Practice 8 update: Versatile bigs and creating transition chances

Jacob Rayburn, Publisher
Cardinal Sports Report

USA TODAY Sports Images

Not every practice is perfect from start to finish and No. 8 for the men’s basketball team included a valuable teaching moment, according to assistant coach Jeff Wulbrun.

“Guys were a little bit rusty after a couple days off,” he said. “The effort eventually got to where we wanted it to and we talked quite honestly about the team setting standards, and the three captains setting standards.”

The message was that the coaches can’t be the only ones to light the fire. Players have to carry the torch, too. But even a somewhat sluggish practice couldn’t dowse the optimism that has been readily apparent from coaches and players alike this offseason.

Senior forward and captain Michael Humphrey remarked at the difference in competitiveness in practice from last season. The four-player freshmen class is a significant reason for that change, but also the development of the returning players has contributed to what has been described as overall a very encouraging start to practices.

Humphrey is one of those returning players who the coaches have made a point of saying has all the tools he needs to be successful, but it’s a matter of putting them together.

Head coach Jerod Haase recently praised Humphrey’s strong defensive effort in practice and his better understanding of how to be effective on offense.

“I have done better job of knowing where to be on the court this year and not getting in other guys’ ways as they’re attacking the basket,” Humphrey said. “That’s a big emphasis for us offensively is getting to the middle of the paint and making the right play. I’m floating a lot on the baseline for lobs and dunks. We’re starting to get pick and rolls, pick and pops. I feel like I’m very comfortable on offense.”

For the most part the foundation upon which Stanford is building up their offense and defense is mastering the fundamentals. Wulbrun said the team’s identity has to be a great half-court defensive team, so they spend a lot of time in each practice on man-to-man defense.

Off of that defensive effort the Cardinal hope to do a lot more running this season.

“We want to really attack the defense in transition situations this year,” Wulbrun said. “So, off of missed shots, off of steals -- we’ve really stressed to the guys that we’re looking for primary break options and we’re looking for secondary break options. But the one consistent word in everything we do is attack.”

Even when in their half-court motion offense the emphasis is on attacking the basket and making plays in the paint.

Wulbrun said in Stanford’s system of “four around one” they need bigs to be versatile. Players such as Humphrey, Reid Travis, Josh Sharma, freshman Oscar da Silva and others need to be as comfortable on the perimeter as they are close to the basket.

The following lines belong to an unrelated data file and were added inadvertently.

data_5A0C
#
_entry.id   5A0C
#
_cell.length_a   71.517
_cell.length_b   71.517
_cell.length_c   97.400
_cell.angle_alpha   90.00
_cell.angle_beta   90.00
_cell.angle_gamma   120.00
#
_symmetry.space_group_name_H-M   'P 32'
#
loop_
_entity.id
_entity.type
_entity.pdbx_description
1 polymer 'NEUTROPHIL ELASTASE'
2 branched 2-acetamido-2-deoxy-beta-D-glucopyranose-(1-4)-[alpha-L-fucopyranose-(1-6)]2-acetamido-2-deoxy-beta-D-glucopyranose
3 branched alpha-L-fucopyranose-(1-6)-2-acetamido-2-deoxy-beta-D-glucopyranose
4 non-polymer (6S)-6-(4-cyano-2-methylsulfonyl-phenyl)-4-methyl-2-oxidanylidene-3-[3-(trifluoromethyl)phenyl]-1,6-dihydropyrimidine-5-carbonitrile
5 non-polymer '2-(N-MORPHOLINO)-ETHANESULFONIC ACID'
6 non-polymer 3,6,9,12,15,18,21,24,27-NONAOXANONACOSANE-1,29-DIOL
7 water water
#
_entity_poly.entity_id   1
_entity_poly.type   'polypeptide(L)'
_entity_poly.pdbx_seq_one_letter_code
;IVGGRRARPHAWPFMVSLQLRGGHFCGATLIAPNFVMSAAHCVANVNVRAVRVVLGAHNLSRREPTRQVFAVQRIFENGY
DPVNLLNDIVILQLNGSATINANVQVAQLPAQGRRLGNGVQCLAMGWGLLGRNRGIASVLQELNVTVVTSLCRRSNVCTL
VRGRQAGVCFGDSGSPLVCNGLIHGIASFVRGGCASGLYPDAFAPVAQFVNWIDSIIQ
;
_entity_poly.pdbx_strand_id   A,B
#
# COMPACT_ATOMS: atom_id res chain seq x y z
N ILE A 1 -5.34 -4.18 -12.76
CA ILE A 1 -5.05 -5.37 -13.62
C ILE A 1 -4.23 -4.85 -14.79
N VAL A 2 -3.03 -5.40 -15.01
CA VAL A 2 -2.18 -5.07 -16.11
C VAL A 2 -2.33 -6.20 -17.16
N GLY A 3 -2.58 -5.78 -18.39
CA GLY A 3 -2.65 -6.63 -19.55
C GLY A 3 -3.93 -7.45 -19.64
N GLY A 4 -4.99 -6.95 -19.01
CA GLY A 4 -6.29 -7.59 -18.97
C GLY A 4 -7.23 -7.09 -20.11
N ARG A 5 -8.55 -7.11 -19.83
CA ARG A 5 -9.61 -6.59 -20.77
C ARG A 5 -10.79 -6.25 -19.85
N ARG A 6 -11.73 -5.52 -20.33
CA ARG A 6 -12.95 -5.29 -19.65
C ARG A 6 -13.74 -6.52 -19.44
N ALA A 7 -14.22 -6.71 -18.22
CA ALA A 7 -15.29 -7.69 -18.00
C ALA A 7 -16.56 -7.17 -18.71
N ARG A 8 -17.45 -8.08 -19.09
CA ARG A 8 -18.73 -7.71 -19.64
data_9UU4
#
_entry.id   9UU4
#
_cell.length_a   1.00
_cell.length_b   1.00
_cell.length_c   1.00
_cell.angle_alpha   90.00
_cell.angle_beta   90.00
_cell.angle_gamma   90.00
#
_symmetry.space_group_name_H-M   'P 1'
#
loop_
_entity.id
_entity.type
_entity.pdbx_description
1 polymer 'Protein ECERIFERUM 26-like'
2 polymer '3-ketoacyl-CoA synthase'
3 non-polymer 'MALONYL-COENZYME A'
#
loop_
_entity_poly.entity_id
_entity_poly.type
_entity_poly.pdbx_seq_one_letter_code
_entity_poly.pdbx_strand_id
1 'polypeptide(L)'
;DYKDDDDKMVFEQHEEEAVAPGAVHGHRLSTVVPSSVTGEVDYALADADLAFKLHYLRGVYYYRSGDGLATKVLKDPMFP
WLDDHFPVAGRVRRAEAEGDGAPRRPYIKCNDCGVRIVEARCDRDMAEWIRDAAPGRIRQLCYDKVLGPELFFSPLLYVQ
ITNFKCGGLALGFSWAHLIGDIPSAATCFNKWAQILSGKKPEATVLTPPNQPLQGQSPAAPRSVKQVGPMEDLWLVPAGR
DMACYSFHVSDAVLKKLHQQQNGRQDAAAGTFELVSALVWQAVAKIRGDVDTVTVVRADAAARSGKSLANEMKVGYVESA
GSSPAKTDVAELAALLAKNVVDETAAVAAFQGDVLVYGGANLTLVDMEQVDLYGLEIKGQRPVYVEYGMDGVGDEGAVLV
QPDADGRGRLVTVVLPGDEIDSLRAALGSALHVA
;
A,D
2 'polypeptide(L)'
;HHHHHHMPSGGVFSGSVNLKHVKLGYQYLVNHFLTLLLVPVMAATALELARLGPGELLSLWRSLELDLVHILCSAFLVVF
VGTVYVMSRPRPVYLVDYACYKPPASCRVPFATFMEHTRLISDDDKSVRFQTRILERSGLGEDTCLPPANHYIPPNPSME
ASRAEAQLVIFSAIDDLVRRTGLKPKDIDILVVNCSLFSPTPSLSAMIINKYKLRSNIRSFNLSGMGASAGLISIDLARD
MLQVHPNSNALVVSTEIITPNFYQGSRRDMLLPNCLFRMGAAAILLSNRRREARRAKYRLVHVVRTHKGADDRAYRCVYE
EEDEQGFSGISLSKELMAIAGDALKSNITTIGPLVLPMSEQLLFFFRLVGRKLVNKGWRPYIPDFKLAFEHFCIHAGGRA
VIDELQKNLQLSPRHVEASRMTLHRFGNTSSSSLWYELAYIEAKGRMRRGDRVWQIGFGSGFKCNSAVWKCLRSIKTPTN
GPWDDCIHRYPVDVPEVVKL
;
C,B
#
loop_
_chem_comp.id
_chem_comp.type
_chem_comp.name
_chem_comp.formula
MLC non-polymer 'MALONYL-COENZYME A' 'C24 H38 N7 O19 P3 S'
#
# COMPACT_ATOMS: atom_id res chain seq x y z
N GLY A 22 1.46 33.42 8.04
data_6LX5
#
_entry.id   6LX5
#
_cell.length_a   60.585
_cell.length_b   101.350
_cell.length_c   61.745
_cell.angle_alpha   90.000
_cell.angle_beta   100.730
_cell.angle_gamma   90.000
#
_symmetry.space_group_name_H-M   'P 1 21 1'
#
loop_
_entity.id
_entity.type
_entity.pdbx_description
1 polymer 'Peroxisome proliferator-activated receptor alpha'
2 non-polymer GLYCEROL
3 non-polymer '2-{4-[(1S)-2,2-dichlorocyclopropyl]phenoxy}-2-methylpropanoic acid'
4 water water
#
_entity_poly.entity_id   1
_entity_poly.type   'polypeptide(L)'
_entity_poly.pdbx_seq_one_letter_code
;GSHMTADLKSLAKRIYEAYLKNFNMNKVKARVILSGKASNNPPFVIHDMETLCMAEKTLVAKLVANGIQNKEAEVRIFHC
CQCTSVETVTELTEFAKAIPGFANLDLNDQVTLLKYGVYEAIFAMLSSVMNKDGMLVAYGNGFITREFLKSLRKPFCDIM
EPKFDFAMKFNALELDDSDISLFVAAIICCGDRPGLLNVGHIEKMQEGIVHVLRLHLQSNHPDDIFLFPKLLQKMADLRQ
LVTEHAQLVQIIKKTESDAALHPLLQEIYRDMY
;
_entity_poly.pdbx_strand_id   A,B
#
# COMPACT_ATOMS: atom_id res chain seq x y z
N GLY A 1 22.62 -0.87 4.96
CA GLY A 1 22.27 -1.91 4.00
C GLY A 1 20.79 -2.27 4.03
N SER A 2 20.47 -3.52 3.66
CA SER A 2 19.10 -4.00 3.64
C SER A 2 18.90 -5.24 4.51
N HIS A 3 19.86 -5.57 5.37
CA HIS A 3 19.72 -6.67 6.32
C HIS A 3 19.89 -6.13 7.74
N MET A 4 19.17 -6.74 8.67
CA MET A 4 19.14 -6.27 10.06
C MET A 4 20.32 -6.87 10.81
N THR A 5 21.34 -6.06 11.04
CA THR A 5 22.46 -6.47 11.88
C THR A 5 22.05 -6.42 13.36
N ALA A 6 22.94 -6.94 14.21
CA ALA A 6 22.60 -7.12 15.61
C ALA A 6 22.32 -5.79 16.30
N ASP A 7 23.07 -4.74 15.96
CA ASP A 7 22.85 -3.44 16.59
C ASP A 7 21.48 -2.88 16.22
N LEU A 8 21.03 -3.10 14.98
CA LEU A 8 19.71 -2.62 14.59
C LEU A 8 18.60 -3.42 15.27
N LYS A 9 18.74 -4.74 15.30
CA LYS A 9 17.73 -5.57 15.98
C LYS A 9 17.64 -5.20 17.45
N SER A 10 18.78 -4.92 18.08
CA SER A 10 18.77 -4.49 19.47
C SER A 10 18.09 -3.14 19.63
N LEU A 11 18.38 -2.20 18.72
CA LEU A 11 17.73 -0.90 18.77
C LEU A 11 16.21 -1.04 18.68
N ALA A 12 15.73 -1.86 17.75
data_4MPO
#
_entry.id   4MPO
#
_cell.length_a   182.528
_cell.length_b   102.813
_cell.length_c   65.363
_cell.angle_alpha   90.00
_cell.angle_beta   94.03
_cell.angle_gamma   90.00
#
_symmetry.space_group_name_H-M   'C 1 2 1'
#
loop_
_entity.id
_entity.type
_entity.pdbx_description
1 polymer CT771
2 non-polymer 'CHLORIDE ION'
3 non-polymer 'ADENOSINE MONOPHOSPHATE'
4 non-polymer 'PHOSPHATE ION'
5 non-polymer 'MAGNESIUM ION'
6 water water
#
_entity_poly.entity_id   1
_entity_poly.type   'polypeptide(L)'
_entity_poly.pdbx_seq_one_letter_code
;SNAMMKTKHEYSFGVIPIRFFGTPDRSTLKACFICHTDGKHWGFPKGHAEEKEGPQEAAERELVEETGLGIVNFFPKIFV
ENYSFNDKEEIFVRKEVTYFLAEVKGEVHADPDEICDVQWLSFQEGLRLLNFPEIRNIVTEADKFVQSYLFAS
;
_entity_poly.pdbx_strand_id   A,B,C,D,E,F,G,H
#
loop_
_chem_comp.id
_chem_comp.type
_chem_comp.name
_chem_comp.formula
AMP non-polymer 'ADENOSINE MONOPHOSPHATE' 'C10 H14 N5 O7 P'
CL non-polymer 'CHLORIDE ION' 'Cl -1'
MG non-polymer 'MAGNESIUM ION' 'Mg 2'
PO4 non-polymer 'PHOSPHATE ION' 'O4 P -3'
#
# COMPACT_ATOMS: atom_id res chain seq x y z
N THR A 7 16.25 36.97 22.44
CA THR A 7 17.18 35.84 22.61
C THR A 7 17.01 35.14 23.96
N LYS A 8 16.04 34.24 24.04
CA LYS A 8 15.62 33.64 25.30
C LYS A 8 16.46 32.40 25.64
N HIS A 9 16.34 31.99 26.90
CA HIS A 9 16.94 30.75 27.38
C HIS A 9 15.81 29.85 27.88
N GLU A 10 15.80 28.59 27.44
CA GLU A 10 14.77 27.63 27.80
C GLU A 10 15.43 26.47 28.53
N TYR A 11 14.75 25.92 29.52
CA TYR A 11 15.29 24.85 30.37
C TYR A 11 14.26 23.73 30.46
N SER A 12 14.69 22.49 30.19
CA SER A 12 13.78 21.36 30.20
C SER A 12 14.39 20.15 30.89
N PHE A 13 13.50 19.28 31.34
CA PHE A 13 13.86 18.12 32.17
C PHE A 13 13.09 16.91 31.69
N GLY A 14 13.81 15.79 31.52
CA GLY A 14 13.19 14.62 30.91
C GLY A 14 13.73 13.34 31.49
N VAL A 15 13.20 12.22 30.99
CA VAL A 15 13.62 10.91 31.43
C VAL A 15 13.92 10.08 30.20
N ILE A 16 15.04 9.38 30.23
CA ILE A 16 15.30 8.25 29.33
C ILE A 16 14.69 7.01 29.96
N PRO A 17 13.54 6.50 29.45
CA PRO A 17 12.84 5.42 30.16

Humphrey described two roles on the court in the system: “The offensive guy from the wing is going to drive to the middle of the paint and get to what we call the ‘X’. And then a big guy is in the dunk spot.

“I love it. When you’re right around the basket you catch the ball and go up on and dunk on somebody. It’s very simple. It’s easy and fun to play in.”

Travis being able to attack from the outside helps his game and the Cardinal’s cause in several ways.

"For Reid it would be we’ve spent the entire offseason working on his three-point shot, his dribble moves, his ability to rip the ball more and get into the paint," Wulbrun said. “Creating for other people is something that we have identified with Reid. He’s a guy who when he penetrates and gets to the paint he draws a crowd.”

At a recent practice Travis finished with “four or five assists”, according to Wulbrun. And the coaches think that a reasonable goal for Travis is 10 trips to the foul line a game.

Other notes and quotes

Humphrey addresses his foul trouble: "I wasn’t getting to places as soon as I should have been (last season). You hear it in sports all the time, 'One step too late.' Also it’s being smart, such as not jumping. I’m 6-10. Put my hands straight up in the air and it’s going to be a tough shot. Learn that people are going to hit tough shots and you’re not going to stop every bucket. As much as you're a competitor and you don’t want anyone to ever score, people are going to hit shots and my value is greater on the court than on the bench."

Wulbrun on Trevor Stanback: "He’s doing a great job. Love his effort every day and he’s definitely better than he was a year ago. His effort is better. He tries to win every sprint he’s in. He is doing a good job of relocating on penetration. Trevor would be a five, so when we’re saying we’re playing four around one, Trevor would be the post man inside constantly relocating on penetration."

Da Silva: "We think Oscar is a play-making post. We really do. That’s a strength of Oscar’s to be able to put the ball on the floor and create for his teammates."

Unfortunately for Stanford and da Silva he has missed several recent practices due to a high ankle sprain and as of Tuesday was not cleared to return.

Kezie Okpala: "He ended practice with a big-time play. He drove the middle and attacked the hole, just like we ask him to do. He had a big time dunk over Trevor. Kezie is getting better every single day."

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